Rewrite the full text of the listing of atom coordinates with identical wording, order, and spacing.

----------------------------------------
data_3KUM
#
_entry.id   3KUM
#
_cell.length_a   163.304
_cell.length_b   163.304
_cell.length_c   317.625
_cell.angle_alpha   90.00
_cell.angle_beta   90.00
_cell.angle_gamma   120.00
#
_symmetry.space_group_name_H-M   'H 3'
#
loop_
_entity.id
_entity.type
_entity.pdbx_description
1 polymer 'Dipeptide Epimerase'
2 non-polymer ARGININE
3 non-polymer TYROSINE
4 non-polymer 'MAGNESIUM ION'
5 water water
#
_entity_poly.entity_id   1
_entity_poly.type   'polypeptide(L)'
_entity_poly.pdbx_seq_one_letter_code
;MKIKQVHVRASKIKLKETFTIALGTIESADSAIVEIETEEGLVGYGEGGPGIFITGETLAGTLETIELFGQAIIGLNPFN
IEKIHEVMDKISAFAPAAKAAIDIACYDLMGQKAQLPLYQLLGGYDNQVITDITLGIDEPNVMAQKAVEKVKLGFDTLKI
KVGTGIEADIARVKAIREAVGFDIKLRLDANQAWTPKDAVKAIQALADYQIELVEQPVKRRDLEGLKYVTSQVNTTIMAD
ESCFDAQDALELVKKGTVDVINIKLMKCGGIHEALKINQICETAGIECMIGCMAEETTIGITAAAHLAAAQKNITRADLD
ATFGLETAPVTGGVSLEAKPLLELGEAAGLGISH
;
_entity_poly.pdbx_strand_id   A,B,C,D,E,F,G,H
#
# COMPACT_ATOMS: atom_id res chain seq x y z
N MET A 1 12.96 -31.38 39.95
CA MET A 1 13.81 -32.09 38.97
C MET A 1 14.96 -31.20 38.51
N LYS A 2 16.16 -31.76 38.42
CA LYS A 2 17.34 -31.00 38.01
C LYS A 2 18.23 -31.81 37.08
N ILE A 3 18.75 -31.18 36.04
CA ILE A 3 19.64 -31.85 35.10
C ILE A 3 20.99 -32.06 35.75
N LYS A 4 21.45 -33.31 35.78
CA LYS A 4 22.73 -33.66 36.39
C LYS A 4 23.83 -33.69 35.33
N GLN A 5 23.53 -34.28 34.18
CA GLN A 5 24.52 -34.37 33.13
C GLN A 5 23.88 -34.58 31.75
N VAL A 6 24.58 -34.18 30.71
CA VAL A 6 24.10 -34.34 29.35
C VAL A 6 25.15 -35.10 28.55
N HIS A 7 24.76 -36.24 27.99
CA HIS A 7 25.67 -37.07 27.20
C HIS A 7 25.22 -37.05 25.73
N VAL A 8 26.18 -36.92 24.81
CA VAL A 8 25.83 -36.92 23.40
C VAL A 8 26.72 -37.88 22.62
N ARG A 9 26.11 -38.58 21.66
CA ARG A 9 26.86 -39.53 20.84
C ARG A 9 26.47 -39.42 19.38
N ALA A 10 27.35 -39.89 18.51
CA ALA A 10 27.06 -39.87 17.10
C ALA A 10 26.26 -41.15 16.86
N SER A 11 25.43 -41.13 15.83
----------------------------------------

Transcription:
data_3KUM
#
_entry.id   3KUM
#
_cell.length_a   163.304
_cell.length_b   163.304
_cell.length_c   317.625
_cell.angle_alpha   90.00
_cell.angle_beta   90.00
_cell.angle_gamma   120.00
#
_symmetry.space_group_name_H-M   'H 3'
#
loop_
_entity.id
_entity.type
_entity.pdbx_description
1 polymer 'Dipeptide Epimerase'
2 non-polymer ARGININE
3 non-polymer TYROSINE
4 non-polymer 'MAGNESIUM ION'
5 water water
#
_entity_poly.entity_id   1
_entity_poly.type   'polypeptide(L)'
_entity_poly.pdbx_seq_one_letter_code
;MKIKQVHVRASKIKLKETFTIALGTIESADSAIVEIETEEGLVGYGEGGPGIFITGETLAGTLETIELFGQAIIGLNPFN
IEKIHEVMDKISAFAPAAKAAIDIACYDLMGQKAQLPLYQLLGGYDNQVITDITLGIDEPNVMAQKAVEKVKLGFDTLKI
KVGTGIEADIARVKAIREAVGFDIKLRLDANQAWTPKDAVKAIQALADYQIELVEQPVKRRDLEGLKYVTSQVNTTIMAD
ESCFDAQDALELVKKGTVDVINIKLMKCGGIHEALKINQICETAGIECMIGCMAEETTIGITAAAHLAAAQKNITRADLD
ATFGLETAPVTGGVSLEAKPLLELGEAAGLGISH
;
_entity_poly.pdbx_strand_id   A,B,C,D,E,F,G,H
#
# COMPACT_ATOMS: atom_id res chain seq x y z
N MET A 1 12.96 -31.38 39.95
CA MET A 1 13.81 -32.09 38.97
C MET A 1 14.96 -31.20 38.51
N LYS A 2 16.16 -31.76 38.42
CA LYS A 2 17.34 -31.00 38.01
C LYS A 2 18.23 -31.81 37.08
N ILE A 3 18.75 -31.18 36.04
CA ILE A 3 19.64 -31.85 35.10
C ILE A 3 20.99 -32.06 35.75
N LYS A 4 21.45 -33.31 35.78
CA LYS A 4 22.73 -33.66 36.39
C LYS A 4 23.83 -33.69 35.33
N GLN A 5 23.53 -34.28 34.18
CA GLN A 5 24.52 -34.37 33.13
C GLN A 5 23.88 -34.58 31.75
N VAL A 6 24.58 -34.18 30.71
CA VAL A 6 24.10 -34.34 29.35
C VAL A 6 25.15 -35.10 28.55
N HIS A 7 24.76 -36.24 27.99
CA HIS A 7 25.67 -37.07 27.20
C HIS A 7 25.22 -37.05 25.73
N VAL A 8 26.18 -36.92 24.81
CA VAL A 8 25.83 -36.92 23.40
C VAL A 8 26.72 -37.88 22.62
N ARG A 9 26.11 -38.58 21.66
CA ARG A 9 26.86 -39.53 20.84
C ARG A 9 26.47 -39.42 19.38
N ALA A 10 27.35 -39.89 18.51
CA ALA A 10 27.06 -39.87 17.10
C ALA A 10 26.26 -41.15 16.86
N SER A 11 25.43 -41.13 15.83